Hashemi Rafsanjani, Iran’s ‘pragmatist ayatollah’, dies after heart attack

Hashemi Rafsanjani, Iran’s ‘pragmatist ayatollah’, dies after heart attack
Hashemi Rafsanjani’s bid to run in the 2013 presidential election as a reformist candidate was thwarted by the powerful Guardian Council.
By bne IntelliNews January 9, 2017

Ali Akbar Hashemi Rafsanjani, a founding father of Iran’s 1979 Islamic Revolution who later became a “pragmatist ayatollah” leading reform, died on January 8 aged 82.

His sudden death amounts to a major blow for President Hassan Rouhani. Hashemi Rafsanjani served as a mentor and valuable ally to the president who is readying himself for a fight with the hardliners in a campaign for re-election in May. Hashemi Rafsanjani's last role was as head of the Expediency Council, a body that endeavours to resolve disputes between parliament and the Guardian Council, the regime’s top overseeing organ.

“The soul of a giant man of revolution, politics, a symbol of patience and strength, has ascended to skies. #Hashemi-Rafsanjani,” Rouhani tweeted in response to Hashemi Rafsanjani’s death.

Hashemi Rafsanjani, the fourth president of Iran who served two consecutive terms between 1989 and 1997, passed away in hospital in north Tehran on January 8 after suffering heart complications, according to local news agencies. Doctors reportedly spent an hour trying to save him. State-run television displayed a black banner on all its official channels and Iran declared three days of national mourning. Relatives said a burial would take place after a funeral procession on January 10.

Seen as second in importance only to Ayatollah Ruhollah Khomeini in the foundation of the Islamic Republic, the cleric remained a commanding figure in Iranian politics from the 1980s onwards. He was a close confidant of current supreme leader Ayatollah Ali Khamenei for much of the 1980s and 1990s but he was gradually drawn to the reformists and the rift between him and Khamenei deepened during the disputed 2009 presidential elections. Nevertheless, following his death, in official comments Khamenei hailed a “companion of struggle”. “The different opinions and interpretations at time in this long period could never entirely break up the friendship between us,” Khamenei added.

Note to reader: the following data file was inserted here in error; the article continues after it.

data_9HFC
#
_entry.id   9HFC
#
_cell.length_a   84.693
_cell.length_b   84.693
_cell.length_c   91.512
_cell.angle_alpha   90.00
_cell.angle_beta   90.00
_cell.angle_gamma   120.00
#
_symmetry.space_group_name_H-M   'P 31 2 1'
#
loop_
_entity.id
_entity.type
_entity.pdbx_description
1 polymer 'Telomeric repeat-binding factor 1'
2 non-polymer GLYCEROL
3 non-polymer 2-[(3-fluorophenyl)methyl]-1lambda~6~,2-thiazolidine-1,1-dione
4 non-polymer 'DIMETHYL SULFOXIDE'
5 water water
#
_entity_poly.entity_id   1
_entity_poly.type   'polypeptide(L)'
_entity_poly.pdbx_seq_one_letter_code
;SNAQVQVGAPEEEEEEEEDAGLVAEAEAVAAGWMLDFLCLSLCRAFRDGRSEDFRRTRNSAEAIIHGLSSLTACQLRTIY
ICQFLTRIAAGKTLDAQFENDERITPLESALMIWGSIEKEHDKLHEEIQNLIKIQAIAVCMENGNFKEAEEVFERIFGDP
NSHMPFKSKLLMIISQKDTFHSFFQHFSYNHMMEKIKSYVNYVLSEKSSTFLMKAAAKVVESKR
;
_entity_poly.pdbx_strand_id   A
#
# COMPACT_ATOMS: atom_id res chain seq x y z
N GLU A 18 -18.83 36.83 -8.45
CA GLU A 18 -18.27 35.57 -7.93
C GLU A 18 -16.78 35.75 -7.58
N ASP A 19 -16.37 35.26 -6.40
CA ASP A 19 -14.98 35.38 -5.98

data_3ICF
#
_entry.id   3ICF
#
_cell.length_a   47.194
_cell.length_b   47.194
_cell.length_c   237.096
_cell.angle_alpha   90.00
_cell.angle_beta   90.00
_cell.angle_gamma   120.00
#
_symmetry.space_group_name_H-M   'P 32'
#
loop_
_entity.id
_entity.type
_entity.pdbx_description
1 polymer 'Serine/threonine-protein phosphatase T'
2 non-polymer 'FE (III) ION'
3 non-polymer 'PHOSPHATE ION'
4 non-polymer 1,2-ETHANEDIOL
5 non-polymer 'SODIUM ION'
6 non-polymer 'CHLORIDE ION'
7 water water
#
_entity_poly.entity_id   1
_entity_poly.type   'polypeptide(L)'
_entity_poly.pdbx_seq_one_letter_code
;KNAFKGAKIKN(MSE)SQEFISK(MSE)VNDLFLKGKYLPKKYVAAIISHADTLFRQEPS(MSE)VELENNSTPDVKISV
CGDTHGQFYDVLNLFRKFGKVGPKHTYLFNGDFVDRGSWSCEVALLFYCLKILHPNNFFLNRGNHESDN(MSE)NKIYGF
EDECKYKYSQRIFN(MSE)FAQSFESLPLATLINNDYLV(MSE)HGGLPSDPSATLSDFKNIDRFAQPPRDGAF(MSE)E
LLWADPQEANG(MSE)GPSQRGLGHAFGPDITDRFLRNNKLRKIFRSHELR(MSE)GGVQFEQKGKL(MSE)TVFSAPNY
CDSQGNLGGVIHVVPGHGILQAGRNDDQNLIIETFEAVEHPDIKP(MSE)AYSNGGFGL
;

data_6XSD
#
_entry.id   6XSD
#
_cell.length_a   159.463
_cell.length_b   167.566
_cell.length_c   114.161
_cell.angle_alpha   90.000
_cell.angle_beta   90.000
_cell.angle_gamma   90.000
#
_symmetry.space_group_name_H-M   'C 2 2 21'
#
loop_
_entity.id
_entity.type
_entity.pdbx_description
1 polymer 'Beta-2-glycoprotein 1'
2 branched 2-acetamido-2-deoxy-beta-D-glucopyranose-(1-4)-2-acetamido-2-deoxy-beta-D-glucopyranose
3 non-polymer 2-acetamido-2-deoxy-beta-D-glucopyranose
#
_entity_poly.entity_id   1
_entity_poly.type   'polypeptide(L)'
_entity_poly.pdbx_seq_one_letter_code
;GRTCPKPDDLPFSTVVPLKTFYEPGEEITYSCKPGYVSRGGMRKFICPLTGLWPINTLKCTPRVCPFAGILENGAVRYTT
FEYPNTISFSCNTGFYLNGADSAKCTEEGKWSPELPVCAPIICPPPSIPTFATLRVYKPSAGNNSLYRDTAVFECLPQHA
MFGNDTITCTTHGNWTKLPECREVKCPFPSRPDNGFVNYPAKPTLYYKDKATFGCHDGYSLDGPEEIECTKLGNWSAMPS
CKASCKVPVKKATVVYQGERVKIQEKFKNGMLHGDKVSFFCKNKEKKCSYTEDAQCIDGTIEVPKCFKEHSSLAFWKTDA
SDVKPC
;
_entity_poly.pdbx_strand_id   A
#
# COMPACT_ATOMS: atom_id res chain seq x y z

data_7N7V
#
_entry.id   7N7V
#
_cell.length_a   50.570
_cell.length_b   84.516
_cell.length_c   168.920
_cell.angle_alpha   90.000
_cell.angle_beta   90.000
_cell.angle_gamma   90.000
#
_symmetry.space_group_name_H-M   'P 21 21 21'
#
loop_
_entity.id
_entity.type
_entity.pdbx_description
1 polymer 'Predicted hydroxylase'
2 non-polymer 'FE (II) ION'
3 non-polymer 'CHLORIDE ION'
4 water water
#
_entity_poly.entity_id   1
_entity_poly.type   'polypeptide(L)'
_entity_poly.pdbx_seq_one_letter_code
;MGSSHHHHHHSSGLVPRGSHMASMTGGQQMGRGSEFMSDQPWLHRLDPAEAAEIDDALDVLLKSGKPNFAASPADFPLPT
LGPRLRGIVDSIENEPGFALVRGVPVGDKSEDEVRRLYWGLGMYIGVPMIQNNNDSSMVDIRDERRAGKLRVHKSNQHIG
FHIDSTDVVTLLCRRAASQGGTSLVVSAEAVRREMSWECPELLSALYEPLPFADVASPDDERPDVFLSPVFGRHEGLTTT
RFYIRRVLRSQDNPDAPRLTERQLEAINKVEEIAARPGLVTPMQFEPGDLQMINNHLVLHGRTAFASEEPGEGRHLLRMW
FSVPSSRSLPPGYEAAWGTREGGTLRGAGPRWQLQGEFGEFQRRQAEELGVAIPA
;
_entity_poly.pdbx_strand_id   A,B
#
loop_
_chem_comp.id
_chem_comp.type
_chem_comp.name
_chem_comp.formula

Hashemi Rafsanjani’s bid to run in the 2013 presidential election as a reformist candidate was thwarted by the powerful Guardian Council, but in recent years he remained central to the reform movement. Though the death of the great political survivor will be felt keenly by the reformists, there will be some hope that it might help mobilise pro-Rouhani moderates.

After the 1979 revolution, Hashemi Rafsanjani served for nine years as the Islamist Republic’s first speaker of the parliament. During the Iran-Iraq war, he headed the supreme defence council, acting as the de facto commander-in-chief of the Iranian military. In 2009, Hashemi Rafsanjani offered moderate support to Iran’s Green protest movement while Khamenei defiantly backed then President Mahmoud Ahmadinejad, refuting allegations of vote rigging. He is widely credited with pushing for the 2015 nuclear deal Tehran signed with world powers in return for the West lifting sanctions against the republic.

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